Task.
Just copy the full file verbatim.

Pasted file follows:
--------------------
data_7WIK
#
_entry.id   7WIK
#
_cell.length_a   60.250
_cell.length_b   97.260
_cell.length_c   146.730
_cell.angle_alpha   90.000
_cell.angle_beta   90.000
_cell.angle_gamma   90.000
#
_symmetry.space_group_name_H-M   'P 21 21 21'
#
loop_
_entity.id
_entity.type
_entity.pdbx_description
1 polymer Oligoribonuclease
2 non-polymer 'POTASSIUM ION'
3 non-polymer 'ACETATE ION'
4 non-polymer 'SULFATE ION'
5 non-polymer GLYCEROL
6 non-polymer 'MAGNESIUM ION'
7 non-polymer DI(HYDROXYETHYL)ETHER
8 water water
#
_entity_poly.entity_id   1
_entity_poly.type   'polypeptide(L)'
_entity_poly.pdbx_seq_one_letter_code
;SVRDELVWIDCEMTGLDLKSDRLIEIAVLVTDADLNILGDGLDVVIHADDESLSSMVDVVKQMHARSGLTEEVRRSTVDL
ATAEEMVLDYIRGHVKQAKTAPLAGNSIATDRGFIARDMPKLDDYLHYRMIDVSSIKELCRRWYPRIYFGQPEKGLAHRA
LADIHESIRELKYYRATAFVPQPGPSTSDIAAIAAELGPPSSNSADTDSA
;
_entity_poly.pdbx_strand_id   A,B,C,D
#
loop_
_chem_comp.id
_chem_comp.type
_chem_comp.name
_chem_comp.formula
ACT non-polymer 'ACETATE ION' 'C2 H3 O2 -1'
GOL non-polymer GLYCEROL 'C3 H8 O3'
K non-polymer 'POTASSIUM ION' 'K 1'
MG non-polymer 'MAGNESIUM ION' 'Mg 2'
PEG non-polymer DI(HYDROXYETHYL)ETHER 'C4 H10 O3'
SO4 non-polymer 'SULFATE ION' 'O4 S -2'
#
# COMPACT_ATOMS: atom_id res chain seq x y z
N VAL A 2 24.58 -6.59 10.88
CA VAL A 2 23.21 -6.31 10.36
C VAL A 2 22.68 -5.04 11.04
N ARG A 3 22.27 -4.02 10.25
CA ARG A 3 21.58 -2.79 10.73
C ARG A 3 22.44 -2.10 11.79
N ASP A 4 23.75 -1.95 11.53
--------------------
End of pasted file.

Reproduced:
data_7WIK
#
_entry.id   7WIK
#
_cell.length_a   60.250
_cell.length_b   97.260
_cell.length_c   146.730
_cell.angle_alpha   90.000
_cell.angle_beta   90.000
_cell.angle_gamma   90.000
#
_symmetry.space_group_name_H-M   'P 21 21 21'
#
loop_
_entity.id
_entity.type
_entity.pdbx_description
1 polymer Oligoribonuclease
2 non-polymer 'POTASSIUM ION'
3 non-polymer 'ACETATE ION'
4 non-polymer 'SULFATE ION'
5 non-polymer GLYCEROL
6 non-polymer 'MAGNESIUM ION'
7 non-polymer DI(HYDROXYETHYL)ETHER
8 water water
#
_entity_poly.entity_id   1
_entity_poly.type   'polypeptide(L)'
_entity_poly.pdbx_seq_one_letter_code
;SVRDELVWIDCEMTGLDLKSDRLIEIAVLVTDADLNILGDGLDVVIHADDESLSSMVDVVKQMHARSGLTEEVRRSTVDL
ATAEEMVLDYIRGHVKQAKTAPLAGNSIATDRGFIARDMPKLDDYLHYRMIDVSSIKELCRRWYPRIYFGQPEKGLAHRA
LADIHESIRELKYYRATAFVPQPGPSTSDIAAIAAELGPPSSNSADTDSA
;
_entity_poly.pdbx_strand_id   A,B,C,D
#
loop_
_chem_comp.id
_chem_comp.type
_chem_comp.name
_chem_comp.formula
ACT non-polymer 'ACETATE ION' 'C2 H3 O2 -1'
GOL non-polymer GLYCEROL 'C3 H8 O3'
K non-polymer 'POTASSIUM ION' 'K 1'
MG non-polymer 'MAGNESIUM ION' 'Mg 2'
PEG non-polymer DI(HYDROXYETHYL)ETHER 'C4 H10 O3'
SO4 non-polymer 'SULFATE ION' 'O4 S -2'
#
# COMPACT_ATOMS: atom_id res chain seq x y z
N VAL A 2 24.58 -6.59 10.88
CA VAL A 2 23.21 -6.31 10.36
C VAL A 2 22.68 -5.04 11.04
N ARG A 3 22.27 -4.02 10.25
CA ARG A 3 21.58 -2.79 10.73
C ARG A 3 22.44 -2.10 11.79
N ASP A 4 23.75 -1.95 11.53